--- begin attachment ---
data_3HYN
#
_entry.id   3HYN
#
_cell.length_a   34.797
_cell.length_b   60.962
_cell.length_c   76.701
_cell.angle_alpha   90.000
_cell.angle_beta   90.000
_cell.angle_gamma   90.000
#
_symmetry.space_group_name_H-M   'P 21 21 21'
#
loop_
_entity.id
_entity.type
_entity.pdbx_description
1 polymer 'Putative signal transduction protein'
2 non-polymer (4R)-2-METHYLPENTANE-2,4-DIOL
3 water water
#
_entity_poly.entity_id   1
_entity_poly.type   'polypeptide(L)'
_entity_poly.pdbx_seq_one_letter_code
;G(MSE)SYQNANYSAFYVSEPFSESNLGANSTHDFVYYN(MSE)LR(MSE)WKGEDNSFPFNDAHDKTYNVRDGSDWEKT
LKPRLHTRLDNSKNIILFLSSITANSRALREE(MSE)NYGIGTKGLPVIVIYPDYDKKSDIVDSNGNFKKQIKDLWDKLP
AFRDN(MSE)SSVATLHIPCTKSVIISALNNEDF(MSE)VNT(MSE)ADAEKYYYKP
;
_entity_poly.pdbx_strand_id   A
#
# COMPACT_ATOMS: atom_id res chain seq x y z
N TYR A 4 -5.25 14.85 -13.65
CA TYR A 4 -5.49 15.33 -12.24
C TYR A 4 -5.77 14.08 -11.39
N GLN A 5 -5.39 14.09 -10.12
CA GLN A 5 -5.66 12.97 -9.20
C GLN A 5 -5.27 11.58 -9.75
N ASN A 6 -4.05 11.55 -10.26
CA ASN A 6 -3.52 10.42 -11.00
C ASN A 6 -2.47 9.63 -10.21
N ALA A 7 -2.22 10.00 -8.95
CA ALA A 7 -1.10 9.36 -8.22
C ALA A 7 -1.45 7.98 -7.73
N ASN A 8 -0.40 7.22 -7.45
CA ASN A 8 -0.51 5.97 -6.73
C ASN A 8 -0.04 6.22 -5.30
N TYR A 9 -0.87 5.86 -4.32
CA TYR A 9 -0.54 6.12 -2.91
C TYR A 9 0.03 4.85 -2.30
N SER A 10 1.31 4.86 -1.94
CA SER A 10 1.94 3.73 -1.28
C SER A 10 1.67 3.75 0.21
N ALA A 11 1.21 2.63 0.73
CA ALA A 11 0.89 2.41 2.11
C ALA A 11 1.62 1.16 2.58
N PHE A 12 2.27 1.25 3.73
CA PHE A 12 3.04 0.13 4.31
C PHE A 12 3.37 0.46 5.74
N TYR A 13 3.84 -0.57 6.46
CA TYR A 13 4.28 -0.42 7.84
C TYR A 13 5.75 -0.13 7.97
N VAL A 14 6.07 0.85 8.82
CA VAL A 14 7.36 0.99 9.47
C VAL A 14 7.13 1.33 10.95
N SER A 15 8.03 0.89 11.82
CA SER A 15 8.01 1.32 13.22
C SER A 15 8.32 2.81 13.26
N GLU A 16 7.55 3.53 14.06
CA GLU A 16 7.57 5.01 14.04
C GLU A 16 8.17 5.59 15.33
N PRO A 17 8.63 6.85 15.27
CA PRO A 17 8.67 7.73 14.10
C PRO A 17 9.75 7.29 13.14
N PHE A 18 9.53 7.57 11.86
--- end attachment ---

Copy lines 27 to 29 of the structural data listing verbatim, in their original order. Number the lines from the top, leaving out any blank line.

AFRDN(MSE)SSVATLHIPCTKSVIISALNNEDF(MSE)VNT(MSE)ADAEKYYYKP
;
_entity_poly.pdbx_strand_id   A